President Joe Biden has ordered the reestablishment of a US troop presence in Somalia to help local authorities combat the Al-Shabaab militant group, a senior American official told reporters on May 16.
The move reverses an order from Biden’s predecessor Donald Trump, who in late 2020 pulled nearly all US forces from the East African nation as he sought to wind down US military engagements abroad during his final weeks in office.
Biden “approved a request from the Defence Department to reposition US forces in East Africa in order to reestablish a small persistent US military presence in Somalia,” the official said.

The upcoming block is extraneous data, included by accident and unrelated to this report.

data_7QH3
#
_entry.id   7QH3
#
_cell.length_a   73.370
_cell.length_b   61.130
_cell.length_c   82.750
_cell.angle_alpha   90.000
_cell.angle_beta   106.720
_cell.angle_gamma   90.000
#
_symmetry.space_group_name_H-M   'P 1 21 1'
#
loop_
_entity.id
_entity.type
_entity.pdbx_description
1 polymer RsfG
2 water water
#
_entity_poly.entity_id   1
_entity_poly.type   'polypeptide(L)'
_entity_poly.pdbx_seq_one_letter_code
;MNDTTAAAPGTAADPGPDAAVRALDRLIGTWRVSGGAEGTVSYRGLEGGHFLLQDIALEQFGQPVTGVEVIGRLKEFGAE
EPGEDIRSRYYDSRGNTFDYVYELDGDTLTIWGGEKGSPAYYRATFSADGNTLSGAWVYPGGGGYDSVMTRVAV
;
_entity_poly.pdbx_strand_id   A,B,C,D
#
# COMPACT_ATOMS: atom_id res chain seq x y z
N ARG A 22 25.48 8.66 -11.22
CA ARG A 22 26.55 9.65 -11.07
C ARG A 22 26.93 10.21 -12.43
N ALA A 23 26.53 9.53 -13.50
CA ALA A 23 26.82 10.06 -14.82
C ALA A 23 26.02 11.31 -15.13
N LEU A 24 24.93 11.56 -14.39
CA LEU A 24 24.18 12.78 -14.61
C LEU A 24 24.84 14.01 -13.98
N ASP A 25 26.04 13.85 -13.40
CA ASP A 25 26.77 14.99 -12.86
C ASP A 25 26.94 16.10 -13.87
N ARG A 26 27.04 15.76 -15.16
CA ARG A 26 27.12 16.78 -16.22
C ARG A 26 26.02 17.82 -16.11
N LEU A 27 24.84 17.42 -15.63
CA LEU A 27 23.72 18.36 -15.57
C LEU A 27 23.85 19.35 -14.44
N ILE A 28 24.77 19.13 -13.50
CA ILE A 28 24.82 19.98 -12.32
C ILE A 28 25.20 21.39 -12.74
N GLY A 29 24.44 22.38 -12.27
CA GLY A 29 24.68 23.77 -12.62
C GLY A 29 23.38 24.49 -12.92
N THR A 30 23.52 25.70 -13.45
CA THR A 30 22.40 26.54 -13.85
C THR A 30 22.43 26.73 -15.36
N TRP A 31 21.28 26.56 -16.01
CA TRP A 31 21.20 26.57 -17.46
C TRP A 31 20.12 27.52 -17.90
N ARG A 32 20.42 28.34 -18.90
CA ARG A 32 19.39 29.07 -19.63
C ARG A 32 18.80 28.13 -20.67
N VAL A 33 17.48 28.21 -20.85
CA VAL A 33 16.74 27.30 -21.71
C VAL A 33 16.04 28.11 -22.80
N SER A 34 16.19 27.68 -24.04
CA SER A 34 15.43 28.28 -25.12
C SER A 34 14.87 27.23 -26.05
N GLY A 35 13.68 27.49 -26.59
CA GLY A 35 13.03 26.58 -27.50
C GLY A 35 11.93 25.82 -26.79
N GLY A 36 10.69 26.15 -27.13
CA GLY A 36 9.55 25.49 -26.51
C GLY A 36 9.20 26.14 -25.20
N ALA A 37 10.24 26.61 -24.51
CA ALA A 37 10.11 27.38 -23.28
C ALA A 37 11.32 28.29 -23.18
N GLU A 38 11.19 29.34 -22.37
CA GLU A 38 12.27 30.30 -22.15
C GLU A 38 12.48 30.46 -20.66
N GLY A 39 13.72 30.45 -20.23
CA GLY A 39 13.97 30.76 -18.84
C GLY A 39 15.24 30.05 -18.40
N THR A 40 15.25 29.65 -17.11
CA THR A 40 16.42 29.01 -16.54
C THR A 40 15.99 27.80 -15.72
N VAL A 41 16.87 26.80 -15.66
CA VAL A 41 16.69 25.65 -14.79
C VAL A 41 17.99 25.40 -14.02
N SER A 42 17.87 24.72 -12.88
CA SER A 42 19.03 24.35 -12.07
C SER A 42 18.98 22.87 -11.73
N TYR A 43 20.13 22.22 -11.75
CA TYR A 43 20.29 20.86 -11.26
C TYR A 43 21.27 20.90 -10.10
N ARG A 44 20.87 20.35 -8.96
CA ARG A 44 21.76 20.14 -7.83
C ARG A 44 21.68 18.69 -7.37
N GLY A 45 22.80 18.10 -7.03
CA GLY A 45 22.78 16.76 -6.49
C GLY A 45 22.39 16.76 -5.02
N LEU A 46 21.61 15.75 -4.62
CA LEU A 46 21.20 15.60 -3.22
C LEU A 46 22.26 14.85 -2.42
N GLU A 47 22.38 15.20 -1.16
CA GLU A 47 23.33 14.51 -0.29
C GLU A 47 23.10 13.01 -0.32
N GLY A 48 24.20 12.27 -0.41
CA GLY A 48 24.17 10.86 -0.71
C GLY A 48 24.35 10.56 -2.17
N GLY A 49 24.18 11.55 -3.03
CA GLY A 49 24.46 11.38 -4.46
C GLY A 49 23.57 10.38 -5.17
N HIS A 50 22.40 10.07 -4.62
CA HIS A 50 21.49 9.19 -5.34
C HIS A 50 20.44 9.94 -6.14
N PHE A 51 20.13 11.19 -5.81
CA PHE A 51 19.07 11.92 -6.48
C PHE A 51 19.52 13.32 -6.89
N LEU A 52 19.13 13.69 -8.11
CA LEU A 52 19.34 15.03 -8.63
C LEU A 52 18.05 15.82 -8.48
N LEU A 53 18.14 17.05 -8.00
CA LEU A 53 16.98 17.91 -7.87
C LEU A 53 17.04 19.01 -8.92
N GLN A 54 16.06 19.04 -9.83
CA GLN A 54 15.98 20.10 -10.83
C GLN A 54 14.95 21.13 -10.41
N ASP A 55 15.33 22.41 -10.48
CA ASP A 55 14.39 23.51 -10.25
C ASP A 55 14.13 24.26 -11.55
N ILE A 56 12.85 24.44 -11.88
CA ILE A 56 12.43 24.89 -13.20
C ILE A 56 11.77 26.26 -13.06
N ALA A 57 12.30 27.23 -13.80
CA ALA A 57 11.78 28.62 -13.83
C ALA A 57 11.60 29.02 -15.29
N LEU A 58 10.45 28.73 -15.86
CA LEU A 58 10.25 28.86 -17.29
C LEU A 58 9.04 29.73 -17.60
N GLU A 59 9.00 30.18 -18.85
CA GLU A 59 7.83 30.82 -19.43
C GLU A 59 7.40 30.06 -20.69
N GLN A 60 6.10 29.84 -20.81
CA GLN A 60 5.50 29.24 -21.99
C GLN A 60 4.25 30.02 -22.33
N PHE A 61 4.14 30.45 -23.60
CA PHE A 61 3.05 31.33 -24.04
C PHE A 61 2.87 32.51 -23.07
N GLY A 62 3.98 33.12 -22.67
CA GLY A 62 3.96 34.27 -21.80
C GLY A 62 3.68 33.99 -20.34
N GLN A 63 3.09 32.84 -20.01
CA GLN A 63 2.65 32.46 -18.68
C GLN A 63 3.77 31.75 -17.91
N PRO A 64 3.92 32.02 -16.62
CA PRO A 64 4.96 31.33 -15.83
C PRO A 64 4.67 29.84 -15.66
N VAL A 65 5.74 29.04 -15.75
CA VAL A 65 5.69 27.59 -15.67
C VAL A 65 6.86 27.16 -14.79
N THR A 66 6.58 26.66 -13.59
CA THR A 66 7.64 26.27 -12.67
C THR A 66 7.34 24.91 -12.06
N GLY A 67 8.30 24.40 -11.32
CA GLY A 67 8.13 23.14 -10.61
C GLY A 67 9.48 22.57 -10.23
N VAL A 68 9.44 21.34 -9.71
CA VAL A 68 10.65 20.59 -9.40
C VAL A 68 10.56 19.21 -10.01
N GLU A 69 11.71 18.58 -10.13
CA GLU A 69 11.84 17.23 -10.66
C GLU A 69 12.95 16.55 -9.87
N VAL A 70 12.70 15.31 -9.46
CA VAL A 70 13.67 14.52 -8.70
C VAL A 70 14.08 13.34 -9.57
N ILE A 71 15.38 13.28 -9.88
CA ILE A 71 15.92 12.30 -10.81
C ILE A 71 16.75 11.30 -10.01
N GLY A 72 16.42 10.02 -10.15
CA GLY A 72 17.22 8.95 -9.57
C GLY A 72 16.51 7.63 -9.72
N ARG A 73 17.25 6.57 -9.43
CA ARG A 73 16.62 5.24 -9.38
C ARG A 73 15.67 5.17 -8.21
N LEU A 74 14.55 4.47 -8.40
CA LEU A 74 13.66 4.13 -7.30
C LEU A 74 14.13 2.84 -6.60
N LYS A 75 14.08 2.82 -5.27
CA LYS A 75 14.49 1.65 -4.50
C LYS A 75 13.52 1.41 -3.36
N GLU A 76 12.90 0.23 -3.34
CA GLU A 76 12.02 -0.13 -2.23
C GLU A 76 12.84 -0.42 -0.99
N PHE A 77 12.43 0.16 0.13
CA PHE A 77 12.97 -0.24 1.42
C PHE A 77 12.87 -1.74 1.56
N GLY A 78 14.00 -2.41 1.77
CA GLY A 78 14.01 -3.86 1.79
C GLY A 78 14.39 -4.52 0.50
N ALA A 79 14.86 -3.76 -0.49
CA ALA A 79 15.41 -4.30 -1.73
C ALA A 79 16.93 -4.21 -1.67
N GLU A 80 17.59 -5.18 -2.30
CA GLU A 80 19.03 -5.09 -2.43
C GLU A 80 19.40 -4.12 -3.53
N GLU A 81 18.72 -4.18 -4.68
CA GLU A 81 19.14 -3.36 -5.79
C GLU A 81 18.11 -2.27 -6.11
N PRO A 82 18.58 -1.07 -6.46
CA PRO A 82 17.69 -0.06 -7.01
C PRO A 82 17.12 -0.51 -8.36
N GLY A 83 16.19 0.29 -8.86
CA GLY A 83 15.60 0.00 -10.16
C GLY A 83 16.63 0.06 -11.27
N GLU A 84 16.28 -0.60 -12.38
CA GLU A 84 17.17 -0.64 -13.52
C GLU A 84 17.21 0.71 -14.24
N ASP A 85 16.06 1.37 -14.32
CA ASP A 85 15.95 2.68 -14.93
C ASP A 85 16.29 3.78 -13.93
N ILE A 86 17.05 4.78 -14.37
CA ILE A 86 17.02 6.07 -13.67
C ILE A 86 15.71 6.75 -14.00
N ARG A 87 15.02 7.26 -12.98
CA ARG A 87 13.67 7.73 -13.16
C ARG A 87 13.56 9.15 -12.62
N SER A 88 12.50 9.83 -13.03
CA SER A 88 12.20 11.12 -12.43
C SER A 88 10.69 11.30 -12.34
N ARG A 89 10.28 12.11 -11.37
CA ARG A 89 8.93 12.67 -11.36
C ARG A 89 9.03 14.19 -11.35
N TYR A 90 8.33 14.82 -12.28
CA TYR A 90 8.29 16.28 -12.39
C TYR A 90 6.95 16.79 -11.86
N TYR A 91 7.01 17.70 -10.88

Fewer than 500 troops will be involved, the official said, adding that it will “take a little bit of time to reach that” level in Somalia.
That is slightly smaller than the original footprint of 750 US soldiers who spent years in the country conducting operations against Al-Shabaab, but were then removed under Trump and rebased in neighbouring countries Kenya and Djibouti.
In December 2020, just before he left office, Trump directed the withdrawal from Somalia “against the advice of senior US military leadership”, the official said.
“Since then Al-Shabaab . . . has unfortunately only grown stronger,” the official added.